UNICEF-supported programmes help families living with HIV in Angola

The bright red train carriage looks slightly out of place beside the square concrete architecture of Luanda’s Bernardino Paediatric Hospital, but the children love it. Inside the carriage, a group of toddlers are happily playing with building blocks under the supervision of social worker Frangueira Bernado António.

"We have an odd situation here, where children ask their mothers to bring them to the hospital because it's fun," said Mr. António. Although it began as a distraction for the children awaiting consultations and treatment at the hospital, the train car has become a useful therapeutic tool in itself – providing much-needed recreation, in particular, for the children at Bernardino being treated for HIV.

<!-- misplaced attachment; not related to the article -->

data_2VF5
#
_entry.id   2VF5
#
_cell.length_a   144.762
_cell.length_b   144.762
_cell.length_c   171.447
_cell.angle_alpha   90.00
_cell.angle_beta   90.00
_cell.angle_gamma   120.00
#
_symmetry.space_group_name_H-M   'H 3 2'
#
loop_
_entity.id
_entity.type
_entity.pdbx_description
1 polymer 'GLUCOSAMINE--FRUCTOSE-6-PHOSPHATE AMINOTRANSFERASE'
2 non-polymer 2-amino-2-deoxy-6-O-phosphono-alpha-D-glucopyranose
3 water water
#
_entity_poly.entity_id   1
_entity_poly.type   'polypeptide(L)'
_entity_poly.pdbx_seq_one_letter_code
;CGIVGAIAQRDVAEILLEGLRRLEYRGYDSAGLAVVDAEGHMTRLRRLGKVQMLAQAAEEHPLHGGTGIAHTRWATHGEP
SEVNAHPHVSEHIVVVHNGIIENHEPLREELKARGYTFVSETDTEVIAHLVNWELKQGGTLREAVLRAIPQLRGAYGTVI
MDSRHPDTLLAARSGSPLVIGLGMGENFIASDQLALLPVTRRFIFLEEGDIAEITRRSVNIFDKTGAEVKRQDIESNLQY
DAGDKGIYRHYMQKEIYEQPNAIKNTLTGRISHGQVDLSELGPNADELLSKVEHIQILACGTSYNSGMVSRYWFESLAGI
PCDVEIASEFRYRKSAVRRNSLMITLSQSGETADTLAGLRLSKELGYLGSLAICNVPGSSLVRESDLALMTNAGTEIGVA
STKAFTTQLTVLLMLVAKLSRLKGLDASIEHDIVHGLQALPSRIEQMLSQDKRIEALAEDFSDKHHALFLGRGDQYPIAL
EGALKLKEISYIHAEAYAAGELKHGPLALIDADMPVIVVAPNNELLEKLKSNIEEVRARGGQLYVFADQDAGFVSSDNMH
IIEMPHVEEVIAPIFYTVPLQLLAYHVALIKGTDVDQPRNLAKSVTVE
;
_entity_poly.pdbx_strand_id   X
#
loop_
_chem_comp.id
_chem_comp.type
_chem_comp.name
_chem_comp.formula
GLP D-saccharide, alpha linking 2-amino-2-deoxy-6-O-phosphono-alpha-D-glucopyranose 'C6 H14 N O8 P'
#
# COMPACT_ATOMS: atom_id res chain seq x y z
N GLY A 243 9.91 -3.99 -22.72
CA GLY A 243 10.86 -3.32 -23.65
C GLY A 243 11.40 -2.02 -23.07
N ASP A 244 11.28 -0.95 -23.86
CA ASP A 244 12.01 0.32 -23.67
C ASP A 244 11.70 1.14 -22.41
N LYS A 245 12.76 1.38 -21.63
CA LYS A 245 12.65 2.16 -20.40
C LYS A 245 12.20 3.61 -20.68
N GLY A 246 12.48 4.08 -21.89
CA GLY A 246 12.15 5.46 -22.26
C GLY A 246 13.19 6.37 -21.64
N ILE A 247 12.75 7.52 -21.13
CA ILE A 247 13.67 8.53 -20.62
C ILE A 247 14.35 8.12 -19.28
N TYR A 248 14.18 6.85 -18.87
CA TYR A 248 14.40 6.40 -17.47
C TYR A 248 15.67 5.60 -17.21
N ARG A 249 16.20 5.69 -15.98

Angola is home to an estimated 190,000 people living with the virus, including 110,000 women. Alongside local activists and social workers such as Mr. António, UNICEF is working to support mothers here and prevent the spread of HIV from women to their babies.

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